As parents, we’re all proud of our kids and their accomplishments. We love to share all the good that is going on in their lives. But our tongues can sometimes be a dart that brings poison to others when those we are boasting to are not experiencing the same success.

Dare you to become aware of how your excitement to share your kids’ success might impact a hurting parent.

Having been both the participator and the recipient of similar conversations, I’ve had to humbly…

“Let go…and let God,”

Hope you’ll join Leah as she blogs through The Respect Dare to moms with little people and Nina Roesner as she continues to inspire us with new insight on marriage.

Dare 6 – The Respect Dare –

Mark and Audrey were at odds on what to do. It seemed that lately there were a lot of money issues with their twenty-three year old son. Mark was of the opinion that by twenty-three, it was up to their son to be totally independent. “He’s a man, for crying out loud!” Mark bellowed. “I didn’t have my dad bailing me out every time I turned around.”

Audrey had been tempted to challenge him because she saw things differently. But she bit her lip and decided to pray about it instead.

“Lord, Justin is still in college with only one semester remaining. He sounded really down on the phone today. It is obvious that he wasn’t sure he would be able to make it through the next few days financially. It had obviously taken a lot just for him to ask. I know we’re paying for part of his college tuition, but everything else is on his dime, and he has maxed out his loans. I know that Justin is carrying a heavy load trying to graduate on time. I understand why he recently quit his 20 hour a week job because of one of the classes he needed to graduate; this leaves him with little to no spending money. It makes sense that He needs a loan. He just needs necessities to get by. Help Mark to see that, Lord, and please help us come up with a solution.”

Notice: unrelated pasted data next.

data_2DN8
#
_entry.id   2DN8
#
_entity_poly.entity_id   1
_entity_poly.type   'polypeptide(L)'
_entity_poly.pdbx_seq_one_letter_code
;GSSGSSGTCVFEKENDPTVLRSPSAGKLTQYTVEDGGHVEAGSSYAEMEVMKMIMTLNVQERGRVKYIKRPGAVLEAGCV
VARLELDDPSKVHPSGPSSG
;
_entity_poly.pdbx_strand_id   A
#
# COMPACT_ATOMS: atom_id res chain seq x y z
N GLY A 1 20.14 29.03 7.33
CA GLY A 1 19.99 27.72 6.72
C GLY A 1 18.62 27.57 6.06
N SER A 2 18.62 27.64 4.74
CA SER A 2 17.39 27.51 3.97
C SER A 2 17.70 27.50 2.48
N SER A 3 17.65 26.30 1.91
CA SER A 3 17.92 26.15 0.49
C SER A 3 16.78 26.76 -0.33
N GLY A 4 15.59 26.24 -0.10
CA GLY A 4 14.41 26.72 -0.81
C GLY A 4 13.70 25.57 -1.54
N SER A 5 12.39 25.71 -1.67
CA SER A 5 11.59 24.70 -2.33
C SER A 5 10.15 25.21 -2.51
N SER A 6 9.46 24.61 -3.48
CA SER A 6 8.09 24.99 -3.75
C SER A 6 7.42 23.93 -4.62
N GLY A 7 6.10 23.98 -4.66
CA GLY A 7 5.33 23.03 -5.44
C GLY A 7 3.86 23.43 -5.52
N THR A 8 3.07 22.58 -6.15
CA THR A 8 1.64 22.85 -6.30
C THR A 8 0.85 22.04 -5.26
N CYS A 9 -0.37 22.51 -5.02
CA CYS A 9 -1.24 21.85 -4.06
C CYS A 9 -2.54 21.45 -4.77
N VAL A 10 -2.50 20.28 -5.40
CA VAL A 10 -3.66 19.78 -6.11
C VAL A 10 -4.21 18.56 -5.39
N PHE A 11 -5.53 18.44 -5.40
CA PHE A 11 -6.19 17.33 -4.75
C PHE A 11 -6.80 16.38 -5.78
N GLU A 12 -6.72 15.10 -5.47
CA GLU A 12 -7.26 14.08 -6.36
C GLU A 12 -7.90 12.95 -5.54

She thought about how she had seen her aunt operate in situations similar to this. She knew what Aunt Mabel would do. She would just pretend like she was “spending extra money” at the grocery store or some other place and give the money to her son without telling his father.

022614_0211_Dare6TheRe2.jpgAudrey didn’t want to undermine her husband like that. She had seen the remnants of trust be shredded by Aunt Mabel’s willingness to “get her way” regardless of what her husband thought. She needed to come up with another way to get Mark’s attention. She also didn’t want to drive a wedge between Mark and Justin.

What was it she had learned in Daughters of Sarah? “State facts without emotion,” she remembered. “Men need short, logical communication.”

As she continued to contemplate how to best approach Mark she kept remembering a verse.

Ephesians 4:1b-2

Walk in a manner worthy of the calling with which you have been called, with all humility and gentleness, with patience, showing tolerance for one another in love.

Audrey kept thinking about the relationship with both of her “men”. She needed to not only show respect for her husband, but also respectfully spur Justin on to independence as well. How could she do that without undermining either one?

The next evening, Audrey ventured into conversation with her husband. “Mark, I know that you and I are at odds on how to deal with Justin’s financial struggles right now. Would you be willing to listen to an idea that I have that might be a win-win for all of us and still recognize that Justin needs to be financially independent?”

When you and your spouse don’t agree on how to handle a particular situation, parenting can be difficult. Communicating in a way that the other understands can be crucial in reaching the best solution. And sometimes choosing to not do things like “Aunt Mabel” did, is a true act of showing kindness out of love.

Dare you to lean toward gentleness in your communication with your spouse.

“Let go…and let God,”


Be sure to join Nina and Leah as we go through The Respect Dare together!

Dare 5 – The Respect Dare – Is My Mouth in Check?